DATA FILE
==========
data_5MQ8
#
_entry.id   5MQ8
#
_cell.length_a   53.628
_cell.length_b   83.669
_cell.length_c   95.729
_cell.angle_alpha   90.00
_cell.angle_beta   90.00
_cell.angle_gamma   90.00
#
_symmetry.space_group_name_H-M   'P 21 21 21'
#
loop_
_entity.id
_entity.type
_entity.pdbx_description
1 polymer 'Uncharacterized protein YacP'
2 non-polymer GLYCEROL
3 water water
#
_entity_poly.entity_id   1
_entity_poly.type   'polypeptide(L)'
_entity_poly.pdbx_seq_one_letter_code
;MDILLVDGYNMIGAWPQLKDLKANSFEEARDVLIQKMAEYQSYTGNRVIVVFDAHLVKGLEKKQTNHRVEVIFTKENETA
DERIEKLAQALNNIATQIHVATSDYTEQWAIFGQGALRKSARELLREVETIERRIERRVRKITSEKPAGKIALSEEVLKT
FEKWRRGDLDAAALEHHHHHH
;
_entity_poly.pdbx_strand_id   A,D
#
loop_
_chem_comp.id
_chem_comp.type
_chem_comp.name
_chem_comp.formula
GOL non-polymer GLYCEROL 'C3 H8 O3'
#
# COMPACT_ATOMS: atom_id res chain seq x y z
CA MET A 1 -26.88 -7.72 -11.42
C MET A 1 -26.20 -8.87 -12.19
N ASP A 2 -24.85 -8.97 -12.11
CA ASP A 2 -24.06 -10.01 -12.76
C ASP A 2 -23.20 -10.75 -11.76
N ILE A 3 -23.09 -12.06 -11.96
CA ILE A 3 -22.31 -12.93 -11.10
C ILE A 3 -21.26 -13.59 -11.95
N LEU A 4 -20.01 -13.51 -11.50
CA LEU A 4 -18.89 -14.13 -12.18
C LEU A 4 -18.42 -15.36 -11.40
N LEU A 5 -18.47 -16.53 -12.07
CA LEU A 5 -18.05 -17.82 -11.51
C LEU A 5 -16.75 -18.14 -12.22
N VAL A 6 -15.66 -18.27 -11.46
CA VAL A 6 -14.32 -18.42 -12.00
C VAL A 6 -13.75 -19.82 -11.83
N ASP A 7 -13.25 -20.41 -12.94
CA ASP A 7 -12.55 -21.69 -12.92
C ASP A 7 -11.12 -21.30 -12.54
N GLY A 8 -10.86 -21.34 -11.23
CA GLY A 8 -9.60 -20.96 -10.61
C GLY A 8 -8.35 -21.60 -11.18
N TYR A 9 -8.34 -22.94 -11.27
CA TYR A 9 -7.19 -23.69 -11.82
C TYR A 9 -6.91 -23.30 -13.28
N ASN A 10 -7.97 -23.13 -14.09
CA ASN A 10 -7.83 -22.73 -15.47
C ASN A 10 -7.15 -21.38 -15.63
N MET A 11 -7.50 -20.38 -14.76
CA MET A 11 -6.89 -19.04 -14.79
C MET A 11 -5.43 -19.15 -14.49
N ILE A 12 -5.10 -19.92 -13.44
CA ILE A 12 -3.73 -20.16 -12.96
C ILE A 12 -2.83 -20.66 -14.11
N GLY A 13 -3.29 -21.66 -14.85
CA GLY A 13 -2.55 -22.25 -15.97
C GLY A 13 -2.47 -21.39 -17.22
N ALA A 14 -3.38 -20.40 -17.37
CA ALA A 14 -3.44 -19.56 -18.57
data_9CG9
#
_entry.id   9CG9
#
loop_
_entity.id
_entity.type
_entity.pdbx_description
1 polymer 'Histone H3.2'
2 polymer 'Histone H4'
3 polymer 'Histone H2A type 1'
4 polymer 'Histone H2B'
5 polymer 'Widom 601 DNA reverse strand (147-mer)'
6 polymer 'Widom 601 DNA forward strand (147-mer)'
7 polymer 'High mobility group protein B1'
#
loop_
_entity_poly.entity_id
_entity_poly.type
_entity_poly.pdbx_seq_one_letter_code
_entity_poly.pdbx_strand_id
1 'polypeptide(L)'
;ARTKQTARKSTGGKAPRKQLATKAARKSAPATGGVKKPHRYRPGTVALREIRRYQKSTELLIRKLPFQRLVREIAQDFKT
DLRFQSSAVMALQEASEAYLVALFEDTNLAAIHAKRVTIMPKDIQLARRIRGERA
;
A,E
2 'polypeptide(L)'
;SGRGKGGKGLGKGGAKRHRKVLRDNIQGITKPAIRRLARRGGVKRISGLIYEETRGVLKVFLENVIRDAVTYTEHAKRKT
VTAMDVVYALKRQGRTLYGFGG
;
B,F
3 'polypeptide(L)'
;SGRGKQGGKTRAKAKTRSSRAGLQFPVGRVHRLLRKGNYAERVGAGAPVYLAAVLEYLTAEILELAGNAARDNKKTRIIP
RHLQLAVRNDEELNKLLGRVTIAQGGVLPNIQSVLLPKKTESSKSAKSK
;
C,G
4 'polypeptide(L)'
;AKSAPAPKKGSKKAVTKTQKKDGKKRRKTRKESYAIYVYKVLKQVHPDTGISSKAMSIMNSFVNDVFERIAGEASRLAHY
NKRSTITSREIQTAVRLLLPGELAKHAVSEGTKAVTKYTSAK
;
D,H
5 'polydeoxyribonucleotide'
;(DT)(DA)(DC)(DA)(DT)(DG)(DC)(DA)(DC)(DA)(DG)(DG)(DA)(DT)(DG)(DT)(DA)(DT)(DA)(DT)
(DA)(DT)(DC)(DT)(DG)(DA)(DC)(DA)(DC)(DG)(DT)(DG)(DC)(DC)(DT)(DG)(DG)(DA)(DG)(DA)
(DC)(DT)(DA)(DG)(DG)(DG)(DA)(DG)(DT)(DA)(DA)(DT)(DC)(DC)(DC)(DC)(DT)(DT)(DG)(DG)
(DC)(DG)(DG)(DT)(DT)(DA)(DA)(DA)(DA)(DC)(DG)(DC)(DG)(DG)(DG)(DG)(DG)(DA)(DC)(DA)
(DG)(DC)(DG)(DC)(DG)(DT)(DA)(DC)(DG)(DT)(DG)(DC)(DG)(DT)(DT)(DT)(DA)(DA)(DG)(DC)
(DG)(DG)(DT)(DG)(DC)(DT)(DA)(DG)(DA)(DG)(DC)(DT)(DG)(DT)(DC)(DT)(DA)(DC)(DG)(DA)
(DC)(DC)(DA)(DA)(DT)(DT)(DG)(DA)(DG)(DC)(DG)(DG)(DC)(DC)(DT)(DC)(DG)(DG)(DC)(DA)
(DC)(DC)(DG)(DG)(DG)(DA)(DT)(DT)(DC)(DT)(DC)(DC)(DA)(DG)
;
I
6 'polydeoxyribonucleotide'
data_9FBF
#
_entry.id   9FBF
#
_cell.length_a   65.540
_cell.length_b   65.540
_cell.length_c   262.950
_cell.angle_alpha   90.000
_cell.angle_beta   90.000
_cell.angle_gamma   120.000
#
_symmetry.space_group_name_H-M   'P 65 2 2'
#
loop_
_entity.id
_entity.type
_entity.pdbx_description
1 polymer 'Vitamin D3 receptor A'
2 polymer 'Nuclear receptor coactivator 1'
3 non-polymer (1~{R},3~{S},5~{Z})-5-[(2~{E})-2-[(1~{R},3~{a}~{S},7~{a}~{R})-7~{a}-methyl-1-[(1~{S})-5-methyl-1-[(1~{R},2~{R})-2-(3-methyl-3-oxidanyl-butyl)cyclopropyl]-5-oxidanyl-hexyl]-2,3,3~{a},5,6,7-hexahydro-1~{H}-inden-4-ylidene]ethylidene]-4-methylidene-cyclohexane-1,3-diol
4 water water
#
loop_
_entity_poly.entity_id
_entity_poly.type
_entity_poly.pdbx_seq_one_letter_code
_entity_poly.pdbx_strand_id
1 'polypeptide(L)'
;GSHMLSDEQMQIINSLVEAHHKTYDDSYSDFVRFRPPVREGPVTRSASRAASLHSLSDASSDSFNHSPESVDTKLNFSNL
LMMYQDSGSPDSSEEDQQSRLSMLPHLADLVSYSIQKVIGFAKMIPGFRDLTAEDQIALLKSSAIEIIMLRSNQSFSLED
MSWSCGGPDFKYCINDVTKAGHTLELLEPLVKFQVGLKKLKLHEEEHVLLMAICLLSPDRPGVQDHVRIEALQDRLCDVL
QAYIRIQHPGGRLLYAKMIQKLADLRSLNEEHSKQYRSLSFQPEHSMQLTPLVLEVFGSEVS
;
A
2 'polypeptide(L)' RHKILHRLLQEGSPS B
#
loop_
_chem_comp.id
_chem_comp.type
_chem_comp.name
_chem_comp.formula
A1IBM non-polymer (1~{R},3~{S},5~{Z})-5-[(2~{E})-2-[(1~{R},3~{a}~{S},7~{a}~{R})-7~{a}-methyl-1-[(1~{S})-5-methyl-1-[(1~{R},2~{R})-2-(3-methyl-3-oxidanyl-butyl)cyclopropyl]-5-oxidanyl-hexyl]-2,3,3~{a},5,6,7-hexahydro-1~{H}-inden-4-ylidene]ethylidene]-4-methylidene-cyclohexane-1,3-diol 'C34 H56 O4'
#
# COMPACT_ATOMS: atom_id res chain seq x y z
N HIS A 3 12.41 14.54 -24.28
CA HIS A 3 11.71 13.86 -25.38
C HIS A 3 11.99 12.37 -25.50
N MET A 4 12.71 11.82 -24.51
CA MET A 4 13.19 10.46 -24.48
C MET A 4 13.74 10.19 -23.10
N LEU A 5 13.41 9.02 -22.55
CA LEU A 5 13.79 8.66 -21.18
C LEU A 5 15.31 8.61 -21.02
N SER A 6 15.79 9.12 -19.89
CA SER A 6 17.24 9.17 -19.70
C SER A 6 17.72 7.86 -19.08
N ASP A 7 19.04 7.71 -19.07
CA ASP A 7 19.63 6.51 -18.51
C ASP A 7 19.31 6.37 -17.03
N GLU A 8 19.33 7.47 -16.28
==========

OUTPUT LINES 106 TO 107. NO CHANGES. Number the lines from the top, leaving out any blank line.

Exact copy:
;SGRGKGGKGLGKGGAKRHRKVLRDNIQGITKPAIRRLARRGGVKRISGLIYEETRGVLKVFLENVIRDAVTYTEHAKRKT
VTAMDVVYALKRQGRTLYGFGG